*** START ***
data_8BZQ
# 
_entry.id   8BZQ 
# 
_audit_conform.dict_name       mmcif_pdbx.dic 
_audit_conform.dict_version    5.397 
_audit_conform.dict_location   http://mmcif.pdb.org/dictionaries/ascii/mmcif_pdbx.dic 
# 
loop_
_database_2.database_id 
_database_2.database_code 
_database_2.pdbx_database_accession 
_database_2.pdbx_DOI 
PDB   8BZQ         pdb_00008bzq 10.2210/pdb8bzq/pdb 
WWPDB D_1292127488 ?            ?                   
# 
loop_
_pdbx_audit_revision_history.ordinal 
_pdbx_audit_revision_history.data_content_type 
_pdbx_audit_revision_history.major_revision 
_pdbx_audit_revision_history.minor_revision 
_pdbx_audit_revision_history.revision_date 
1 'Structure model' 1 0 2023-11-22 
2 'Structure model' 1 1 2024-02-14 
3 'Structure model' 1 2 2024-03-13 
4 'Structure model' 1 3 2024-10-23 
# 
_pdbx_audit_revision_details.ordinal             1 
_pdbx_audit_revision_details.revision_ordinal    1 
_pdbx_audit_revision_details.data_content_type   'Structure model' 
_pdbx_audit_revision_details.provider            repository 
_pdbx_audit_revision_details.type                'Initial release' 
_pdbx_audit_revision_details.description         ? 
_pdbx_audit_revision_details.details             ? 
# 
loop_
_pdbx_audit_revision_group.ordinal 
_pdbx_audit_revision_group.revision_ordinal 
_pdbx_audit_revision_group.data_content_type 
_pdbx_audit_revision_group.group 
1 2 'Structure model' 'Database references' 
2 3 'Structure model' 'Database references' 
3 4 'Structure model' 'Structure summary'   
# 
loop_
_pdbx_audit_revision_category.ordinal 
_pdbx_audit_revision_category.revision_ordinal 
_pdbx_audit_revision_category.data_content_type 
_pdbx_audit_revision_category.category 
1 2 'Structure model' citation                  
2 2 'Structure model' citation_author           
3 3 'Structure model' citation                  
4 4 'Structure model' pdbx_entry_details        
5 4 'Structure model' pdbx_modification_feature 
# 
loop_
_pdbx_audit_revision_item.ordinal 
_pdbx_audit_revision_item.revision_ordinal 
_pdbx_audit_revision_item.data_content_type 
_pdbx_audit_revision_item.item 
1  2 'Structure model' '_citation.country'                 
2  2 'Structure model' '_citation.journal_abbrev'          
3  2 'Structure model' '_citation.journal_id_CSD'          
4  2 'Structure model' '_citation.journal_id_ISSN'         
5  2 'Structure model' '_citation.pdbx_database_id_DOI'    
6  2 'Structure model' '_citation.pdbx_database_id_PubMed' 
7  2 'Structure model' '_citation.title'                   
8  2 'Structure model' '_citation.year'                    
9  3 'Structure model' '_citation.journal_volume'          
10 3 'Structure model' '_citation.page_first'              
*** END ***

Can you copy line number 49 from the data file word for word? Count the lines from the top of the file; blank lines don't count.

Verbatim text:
_pdbx_audit_revision_category.category 